When a person is officially diagnosed with Celiac disease, I am still surprised at how they cringe. As a fitness trainer, nutrition consultant and wellness coach I have the opportunity to speak with many people suffering from weight issues and medical issues. Upon referring certain clients to medical professionals for further testing, whenever Celiac is the culprit of the undiagnosed ailments there is always a sense of dread rather than relief. This absolutely perplexes me, as I was undiagnosed for only 6 months but when we finally got the proper testing done and Celiac was confirmed, I was overjoyed! All I could think of was that I was going to heal myself without medicine or surgery.
As time went on I learned that there are people with Celiac who would actually rather have a disease that could be managed with medications. Although very surprised by this, I wanted to know more. Why? What is so scary about this disease? Is it the possibility of developing esophageal cancer? Is it the difficulty of absorbing minerals and vitamins? Is it the rash? No. The number one fear is the inability to eat the foods they love.
While I can absolutely empathize with this struggle, I believe that the bigger issue is lack of information. Usually people fall into 1 of 3 categories:
- Those who have no information on Celiac disease, or think it is a passing fad or “one of those food allergies”.
- Those who have been exposed briefly to someone who has Celiac or have little information about Celiac.
- Those who have Celiac or live with someone who has Celiac.
The first thing I make someone understand is that Celiac, while it is a complete lifestyle change, is not the end of good eating, dining out or even missing out on special events. In fact, it can be a blessing in disguise. Once a person truly understands the benefits of going gluten free, most of the time they become much less fearful. I start with talking about the inflammatory property of gluten, explaining how people with arthritis, Crohns disease and lupus all benefit from a gluten free diet. Less inflammation in the body leads to a reduction in pain, a reduction in gastrointestinal symptoms and overall a generally healthier life. People who go gluten free usually report an increase in energy levels and better skin conditions. Many people who have been struggling with their weight despite their best efforts to exercise and eat properly, weeks after going gluten free report weight loss.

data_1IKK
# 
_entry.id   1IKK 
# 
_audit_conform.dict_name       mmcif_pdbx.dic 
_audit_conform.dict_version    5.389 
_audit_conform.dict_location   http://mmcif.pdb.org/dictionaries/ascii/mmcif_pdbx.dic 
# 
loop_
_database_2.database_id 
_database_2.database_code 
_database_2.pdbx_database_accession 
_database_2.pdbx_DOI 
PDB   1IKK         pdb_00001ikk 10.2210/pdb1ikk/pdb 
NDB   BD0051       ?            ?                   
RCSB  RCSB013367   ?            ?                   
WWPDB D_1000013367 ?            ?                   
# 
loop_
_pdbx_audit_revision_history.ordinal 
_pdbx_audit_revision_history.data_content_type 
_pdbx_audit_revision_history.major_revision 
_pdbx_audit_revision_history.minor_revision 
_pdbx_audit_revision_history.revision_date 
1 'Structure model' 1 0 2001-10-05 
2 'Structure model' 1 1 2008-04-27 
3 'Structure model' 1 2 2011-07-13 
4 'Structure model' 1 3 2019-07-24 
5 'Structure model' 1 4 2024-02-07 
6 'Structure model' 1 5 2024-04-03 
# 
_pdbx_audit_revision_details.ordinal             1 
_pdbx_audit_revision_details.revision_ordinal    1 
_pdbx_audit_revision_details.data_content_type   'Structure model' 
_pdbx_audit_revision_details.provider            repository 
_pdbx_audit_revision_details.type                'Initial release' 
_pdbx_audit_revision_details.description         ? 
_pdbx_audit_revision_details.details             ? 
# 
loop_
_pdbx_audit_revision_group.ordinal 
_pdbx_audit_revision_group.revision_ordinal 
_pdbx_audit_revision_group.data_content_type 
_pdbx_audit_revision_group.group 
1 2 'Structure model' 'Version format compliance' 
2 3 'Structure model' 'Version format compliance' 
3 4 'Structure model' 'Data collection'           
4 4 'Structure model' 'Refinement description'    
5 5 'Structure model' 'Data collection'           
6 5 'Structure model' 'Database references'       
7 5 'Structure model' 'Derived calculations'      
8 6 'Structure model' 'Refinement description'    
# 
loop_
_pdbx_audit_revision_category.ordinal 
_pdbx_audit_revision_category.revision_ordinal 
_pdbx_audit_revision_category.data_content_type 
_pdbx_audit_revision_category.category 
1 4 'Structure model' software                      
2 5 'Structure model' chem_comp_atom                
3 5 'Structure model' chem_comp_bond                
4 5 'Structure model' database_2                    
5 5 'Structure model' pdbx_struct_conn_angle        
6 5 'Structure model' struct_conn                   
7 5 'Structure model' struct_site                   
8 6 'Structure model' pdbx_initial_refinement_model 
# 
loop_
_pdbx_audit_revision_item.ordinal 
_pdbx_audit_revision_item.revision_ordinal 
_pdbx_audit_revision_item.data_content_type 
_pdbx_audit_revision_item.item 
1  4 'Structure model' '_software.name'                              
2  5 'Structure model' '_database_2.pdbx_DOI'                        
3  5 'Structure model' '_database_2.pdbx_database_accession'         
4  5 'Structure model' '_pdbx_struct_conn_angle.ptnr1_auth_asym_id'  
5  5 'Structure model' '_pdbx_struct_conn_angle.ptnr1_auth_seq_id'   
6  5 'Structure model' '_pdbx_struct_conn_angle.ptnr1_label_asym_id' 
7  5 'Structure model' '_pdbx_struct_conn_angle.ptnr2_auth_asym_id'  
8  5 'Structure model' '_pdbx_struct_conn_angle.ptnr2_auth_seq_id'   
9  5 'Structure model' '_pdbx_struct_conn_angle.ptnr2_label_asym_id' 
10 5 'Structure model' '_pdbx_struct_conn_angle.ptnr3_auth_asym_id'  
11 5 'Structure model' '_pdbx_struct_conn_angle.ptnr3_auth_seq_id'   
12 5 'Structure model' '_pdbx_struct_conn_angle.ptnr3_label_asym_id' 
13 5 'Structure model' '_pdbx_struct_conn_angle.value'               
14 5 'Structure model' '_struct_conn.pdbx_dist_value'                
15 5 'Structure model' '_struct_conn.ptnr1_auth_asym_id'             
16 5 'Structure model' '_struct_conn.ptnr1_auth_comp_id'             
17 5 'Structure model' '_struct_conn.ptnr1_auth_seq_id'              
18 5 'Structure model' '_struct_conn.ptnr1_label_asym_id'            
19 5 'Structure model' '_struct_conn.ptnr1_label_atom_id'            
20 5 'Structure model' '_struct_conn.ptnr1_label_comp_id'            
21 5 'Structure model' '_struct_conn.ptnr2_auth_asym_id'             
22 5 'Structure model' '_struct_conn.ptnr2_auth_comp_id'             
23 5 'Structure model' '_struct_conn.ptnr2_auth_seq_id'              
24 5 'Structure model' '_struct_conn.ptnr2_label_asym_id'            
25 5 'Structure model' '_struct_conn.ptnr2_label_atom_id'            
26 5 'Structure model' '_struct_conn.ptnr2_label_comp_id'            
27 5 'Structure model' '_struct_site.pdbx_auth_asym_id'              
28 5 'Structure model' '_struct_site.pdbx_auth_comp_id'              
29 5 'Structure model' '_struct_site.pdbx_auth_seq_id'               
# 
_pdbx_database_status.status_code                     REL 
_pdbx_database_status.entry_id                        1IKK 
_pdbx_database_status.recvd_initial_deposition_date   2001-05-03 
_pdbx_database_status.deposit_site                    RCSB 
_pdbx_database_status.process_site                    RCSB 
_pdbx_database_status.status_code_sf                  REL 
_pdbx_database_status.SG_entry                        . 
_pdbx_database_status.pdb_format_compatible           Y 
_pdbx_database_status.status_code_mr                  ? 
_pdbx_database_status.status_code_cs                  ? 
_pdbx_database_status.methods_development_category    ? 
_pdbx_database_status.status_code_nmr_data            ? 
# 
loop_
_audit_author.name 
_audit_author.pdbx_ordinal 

Celiac is controllable by what we eat. There are so many more options now than 7 years ago, when I was diagnosed. There are tasty gluten free breads, beers and baked goods. There are restaurants dedicated to gluten free eating and non-gluten free restaurants with a separate prep and fryer station in the kitchen area. There are many ways to survive Celiac healthily and happily. With the proper information, nutrition planning, fitness and medical care when necessary, Celiacs will live a close to normal lifestyle. Once on the road to healing, a Celiac usually ends up feeling better than they ever have.
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Yes initially it can be confusing and frightening, being diagnosed with the disease that was barely on the radar 20 years ago. I can almost guarantee it is better than the alternative diagnosis you may have been looking at. Find a professional, a support group or ask your doctor to help get you started. There are many on-line resources you can turn to as well. www.glutenfreefitness.com is an excellent site filled with a plethora of information to help you, as well as, there are many books you can turn to. Once you begin to understand what Celiac is, how it affects your body and mind and how you can treat yourself, you will see that surviving celiac disease is not that hard after all.
Certified Nutrition Consultant
Certified Fitness Trainer
Certified Wellness Coach
Celiac/Food Allergy Mom